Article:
Another “cloud” implication of the Amazon Prime launch in Singapore is that it’s essentially an advertisement for the AWS cloud ecosystem for the entire region. Now millions of potential enterprise customers from Southeast Asia will witness a real-life example of how a customer-obsessed company operates with the use of AWS’s cloud infrastructure and an ecosystem of powerful tools and services both open source and custom made alike. There is also speculation that since AWS is a major client for a lot of cloud, data, and analytics vendors, this will accelerate the entry of these players into this region.
The above statement is funny to say the least, because that’s exactly the opposite of what Alibaba’s strategy is. Alibaba has an army of about 765,000 paying Chinese customers behind a “great wall” that are also looking to expand globally and would rather carry their cloud with them rather than deal with foreign providers they’re unfamiliar with.
Additionally, in the wake of Edward Snowden’s revelations last year about U.S. government surveillance, a lot of Chinese companies feel safer with a homegrown cloud provider. Expanding globally by following your customers is a safe strategy, and while AWS’s approach may seem “braver,” the effectiveness of either can’t be argued. While AWS is breaking into new territory to encourage its clientele to do the same, Alibaba Cloud can basically sit back and enjoy the ride while its clientele spreads across the globe.
With regards to their clientele, that’s a huge market to say the least, and it’s almost exclusively theirs. Almost because they do have some competition from the likes of other Chinese companies like jd.com. If you think AWS has got it rough with Azure and everyone else creeping up from behind, jd.com is probably the Chinese Azure and is even outpacing the overall growth of e-commerce in China according to The Wall Street Journal.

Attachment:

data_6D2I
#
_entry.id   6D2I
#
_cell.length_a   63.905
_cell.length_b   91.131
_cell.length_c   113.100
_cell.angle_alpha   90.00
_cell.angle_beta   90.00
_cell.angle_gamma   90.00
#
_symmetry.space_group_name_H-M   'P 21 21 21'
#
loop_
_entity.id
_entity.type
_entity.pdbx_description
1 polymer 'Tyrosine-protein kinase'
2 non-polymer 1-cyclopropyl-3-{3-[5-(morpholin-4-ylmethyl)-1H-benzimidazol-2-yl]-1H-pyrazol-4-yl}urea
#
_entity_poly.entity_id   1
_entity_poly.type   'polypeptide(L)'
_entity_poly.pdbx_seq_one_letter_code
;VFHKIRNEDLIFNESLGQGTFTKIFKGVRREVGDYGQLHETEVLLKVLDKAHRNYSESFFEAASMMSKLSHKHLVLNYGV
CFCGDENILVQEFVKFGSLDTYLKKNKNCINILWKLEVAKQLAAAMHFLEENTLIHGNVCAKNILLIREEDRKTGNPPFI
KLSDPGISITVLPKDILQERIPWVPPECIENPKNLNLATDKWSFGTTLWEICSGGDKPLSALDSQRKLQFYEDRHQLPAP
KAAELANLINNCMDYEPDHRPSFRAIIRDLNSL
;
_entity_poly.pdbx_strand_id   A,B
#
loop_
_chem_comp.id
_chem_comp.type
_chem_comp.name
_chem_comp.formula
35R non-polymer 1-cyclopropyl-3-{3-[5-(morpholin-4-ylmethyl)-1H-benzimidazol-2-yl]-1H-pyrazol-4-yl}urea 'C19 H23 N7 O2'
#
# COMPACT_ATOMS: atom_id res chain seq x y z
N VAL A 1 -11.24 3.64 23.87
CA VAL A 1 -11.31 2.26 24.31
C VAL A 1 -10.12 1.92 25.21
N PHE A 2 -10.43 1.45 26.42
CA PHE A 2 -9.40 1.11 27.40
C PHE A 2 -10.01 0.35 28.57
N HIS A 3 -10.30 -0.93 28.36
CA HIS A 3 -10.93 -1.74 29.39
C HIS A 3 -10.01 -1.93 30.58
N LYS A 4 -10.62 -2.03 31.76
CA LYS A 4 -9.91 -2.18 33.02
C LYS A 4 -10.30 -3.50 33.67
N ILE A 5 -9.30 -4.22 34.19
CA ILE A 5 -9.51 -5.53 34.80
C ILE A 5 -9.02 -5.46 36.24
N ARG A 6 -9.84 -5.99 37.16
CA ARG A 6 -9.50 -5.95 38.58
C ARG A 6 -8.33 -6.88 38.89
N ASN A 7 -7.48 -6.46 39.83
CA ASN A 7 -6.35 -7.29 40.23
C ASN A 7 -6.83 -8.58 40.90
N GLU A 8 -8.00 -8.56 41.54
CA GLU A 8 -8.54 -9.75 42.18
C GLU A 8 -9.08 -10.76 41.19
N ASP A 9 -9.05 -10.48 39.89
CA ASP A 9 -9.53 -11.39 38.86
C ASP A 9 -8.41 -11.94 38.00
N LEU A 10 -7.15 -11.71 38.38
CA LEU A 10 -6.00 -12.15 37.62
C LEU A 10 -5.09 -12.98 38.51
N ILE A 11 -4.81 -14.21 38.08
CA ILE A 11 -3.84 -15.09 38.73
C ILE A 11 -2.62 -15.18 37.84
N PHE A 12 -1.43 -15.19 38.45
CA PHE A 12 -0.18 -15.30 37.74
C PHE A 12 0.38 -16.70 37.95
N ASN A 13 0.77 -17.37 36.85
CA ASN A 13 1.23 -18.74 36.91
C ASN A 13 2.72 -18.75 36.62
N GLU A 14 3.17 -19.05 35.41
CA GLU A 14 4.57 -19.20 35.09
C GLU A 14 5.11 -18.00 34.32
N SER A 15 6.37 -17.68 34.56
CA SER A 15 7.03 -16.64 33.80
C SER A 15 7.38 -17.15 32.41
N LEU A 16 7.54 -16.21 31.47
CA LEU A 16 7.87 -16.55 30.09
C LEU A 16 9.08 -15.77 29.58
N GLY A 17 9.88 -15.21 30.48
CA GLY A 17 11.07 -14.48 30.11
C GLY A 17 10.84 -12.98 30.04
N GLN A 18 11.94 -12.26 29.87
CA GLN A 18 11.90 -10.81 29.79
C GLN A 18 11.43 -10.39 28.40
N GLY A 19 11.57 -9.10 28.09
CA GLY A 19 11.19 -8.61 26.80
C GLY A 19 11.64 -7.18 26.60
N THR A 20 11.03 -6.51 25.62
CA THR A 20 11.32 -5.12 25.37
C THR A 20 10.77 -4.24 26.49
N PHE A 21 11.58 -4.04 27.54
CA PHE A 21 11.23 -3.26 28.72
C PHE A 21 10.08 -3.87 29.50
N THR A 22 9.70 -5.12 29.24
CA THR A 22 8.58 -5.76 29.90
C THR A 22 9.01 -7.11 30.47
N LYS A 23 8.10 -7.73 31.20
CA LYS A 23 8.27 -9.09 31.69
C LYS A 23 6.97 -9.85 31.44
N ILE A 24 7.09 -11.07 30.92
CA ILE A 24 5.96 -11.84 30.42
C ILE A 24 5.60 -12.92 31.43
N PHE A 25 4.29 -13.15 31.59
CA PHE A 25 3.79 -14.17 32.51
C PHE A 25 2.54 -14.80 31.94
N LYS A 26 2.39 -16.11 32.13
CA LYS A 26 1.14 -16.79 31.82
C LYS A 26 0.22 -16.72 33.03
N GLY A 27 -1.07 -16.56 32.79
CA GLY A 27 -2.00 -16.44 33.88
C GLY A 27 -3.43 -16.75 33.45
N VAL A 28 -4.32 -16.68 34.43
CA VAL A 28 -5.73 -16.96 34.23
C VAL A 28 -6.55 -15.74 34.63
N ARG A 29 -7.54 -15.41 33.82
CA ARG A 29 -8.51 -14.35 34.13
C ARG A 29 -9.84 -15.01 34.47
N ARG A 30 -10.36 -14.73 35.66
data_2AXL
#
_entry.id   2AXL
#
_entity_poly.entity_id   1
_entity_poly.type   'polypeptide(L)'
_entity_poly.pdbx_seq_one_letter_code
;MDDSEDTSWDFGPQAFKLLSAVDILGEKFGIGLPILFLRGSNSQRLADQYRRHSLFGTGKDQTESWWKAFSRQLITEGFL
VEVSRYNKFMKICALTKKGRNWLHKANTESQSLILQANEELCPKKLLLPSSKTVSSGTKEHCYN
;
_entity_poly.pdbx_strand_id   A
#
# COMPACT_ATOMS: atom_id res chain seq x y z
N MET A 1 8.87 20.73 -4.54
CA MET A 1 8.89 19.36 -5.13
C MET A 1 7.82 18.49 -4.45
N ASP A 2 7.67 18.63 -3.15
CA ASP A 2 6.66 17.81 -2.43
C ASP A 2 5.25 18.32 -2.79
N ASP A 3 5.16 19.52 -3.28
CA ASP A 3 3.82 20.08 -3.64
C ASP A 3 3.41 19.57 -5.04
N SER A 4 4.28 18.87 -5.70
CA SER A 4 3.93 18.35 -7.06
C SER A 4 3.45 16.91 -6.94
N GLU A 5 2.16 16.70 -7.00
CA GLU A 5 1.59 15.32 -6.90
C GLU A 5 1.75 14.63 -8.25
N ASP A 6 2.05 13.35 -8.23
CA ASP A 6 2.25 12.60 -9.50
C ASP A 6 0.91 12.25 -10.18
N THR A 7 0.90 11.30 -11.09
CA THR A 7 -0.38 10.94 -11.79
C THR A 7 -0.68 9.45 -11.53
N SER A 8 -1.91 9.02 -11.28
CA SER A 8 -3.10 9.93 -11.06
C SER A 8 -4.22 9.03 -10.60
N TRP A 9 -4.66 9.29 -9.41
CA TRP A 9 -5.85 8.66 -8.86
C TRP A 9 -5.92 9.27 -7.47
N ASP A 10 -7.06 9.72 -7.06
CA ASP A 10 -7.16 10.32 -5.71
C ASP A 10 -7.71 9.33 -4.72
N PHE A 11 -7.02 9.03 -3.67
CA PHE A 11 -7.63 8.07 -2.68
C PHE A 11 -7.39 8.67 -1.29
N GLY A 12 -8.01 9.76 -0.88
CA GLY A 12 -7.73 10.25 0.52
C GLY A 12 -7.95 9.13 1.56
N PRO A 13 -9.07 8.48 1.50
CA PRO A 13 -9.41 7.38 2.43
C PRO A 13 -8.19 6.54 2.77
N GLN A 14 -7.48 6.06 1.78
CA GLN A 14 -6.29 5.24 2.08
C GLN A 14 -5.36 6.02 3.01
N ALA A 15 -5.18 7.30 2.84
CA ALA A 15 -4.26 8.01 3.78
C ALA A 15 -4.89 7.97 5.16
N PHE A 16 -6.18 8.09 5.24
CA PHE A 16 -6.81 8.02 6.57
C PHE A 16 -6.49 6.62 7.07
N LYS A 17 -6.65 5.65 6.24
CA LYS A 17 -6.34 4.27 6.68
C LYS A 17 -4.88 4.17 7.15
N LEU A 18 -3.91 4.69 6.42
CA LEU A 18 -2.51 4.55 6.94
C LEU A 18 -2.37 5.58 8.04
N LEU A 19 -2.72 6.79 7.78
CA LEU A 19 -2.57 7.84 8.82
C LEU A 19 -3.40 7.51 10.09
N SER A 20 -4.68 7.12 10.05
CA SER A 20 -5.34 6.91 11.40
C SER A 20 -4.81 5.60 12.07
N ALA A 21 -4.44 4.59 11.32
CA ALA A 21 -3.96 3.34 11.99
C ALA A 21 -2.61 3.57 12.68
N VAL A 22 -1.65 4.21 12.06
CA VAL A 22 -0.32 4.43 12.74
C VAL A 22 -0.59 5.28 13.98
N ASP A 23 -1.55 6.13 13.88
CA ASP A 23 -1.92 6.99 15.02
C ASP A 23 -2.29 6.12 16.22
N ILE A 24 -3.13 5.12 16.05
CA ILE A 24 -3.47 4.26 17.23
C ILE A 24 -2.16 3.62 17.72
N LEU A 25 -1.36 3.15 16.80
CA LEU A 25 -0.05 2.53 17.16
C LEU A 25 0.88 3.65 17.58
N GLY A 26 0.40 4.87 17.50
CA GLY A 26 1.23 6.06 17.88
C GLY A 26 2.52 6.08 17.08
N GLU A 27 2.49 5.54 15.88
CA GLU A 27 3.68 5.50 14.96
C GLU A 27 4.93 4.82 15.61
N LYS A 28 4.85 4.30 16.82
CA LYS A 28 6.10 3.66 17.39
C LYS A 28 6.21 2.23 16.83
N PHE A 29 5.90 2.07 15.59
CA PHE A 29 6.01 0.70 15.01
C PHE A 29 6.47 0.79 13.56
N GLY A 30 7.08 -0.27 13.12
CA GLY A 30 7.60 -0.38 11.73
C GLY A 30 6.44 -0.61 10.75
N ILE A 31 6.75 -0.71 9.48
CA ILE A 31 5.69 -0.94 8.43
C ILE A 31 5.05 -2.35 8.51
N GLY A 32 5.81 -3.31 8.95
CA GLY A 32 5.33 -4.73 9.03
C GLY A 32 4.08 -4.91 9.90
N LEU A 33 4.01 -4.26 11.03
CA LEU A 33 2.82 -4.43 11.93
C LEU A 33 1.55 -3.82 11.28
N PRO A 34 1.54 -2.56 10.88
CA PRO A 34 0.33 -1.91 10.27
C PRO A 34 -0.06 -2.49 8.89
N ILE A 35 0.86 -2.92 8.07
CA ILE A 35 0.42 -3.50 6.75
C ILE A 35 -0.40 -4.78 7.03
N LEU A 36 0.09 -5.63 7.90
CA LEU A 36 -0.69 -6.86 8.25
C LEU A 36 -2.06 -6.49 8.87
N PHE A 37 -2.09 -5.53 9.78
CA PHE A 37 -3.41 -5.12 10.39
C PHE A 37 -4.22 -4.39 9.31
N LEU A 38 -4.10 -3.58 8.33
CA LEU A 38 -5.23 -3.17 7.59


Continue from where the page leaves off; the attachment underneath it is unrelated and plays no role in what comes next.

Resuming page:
Also since it’s China, there’s not just one Azure creeping up on you but a bunch of them, like Tencent and Didi Chuxing, which have all expanded their operations in the region since last year and are setting their sights on further investment in this home to 620 million people.
Pound for pound
In the AWS vs. Alibaba battle, it doesn’t look like Alibaba is giving up much to AWS technologically. Paul Miller, senior analyst at Forrester, was quoted stating that “Alibaba's cloud is certainly credible and technologically capable.” He also added that “superficially, it demonstrates a lot of similarities to AWS.” The problem non-Chinese customers will face, however, is the lack of documentation in English as well a communication/cultural gap with regards to customer service and business needs.
Alibaba is doing the best it can to fix this and has reportedly been working extensively with its “Chinese-US” customers as well as with U.S. companies to better understand the market. Alibaba also works with Nvidia on stuff like cloud computing, deep-learning and high-performance computing initiatives, so they’re definitely getting there. Their strategy for now, however, is pretty much to play to their strengths and follow their customers geographically.
AWS vs. Alibaba: Round 1
Alibaba founder Jack Ma was quoted saying that the “difference between Amazon and us is Amazon is more like an empire — everything they control themselves, buy and sell,” which is pretty cheeky since that statement better describes China than AWS. Singapore is constantly among the top 10 least corrupt countries in the world while China is ranked around 79th with the likes of Brazil and India. Singapore is also easily one of the most affluent and “westernized” countries in Southeast Asia with lots of money that’s going to be spent on enterprise and cloud technology in the near future.
It’s also worth mentioning that this is a great gateway into the Chinese market that AWS is trying so hard to crack. Spreading into other Asian countries that Chinese customers are more familiar with brings with it higher chances of influencing their choice of cloud provider. All in all, AWS vs. Alibaba is going to be a great chess match between two evenly matched, yet very different opponents with almost unlimited resources at their disposal. Definitely a great time to go shopping for cloud space in Southeast Asia.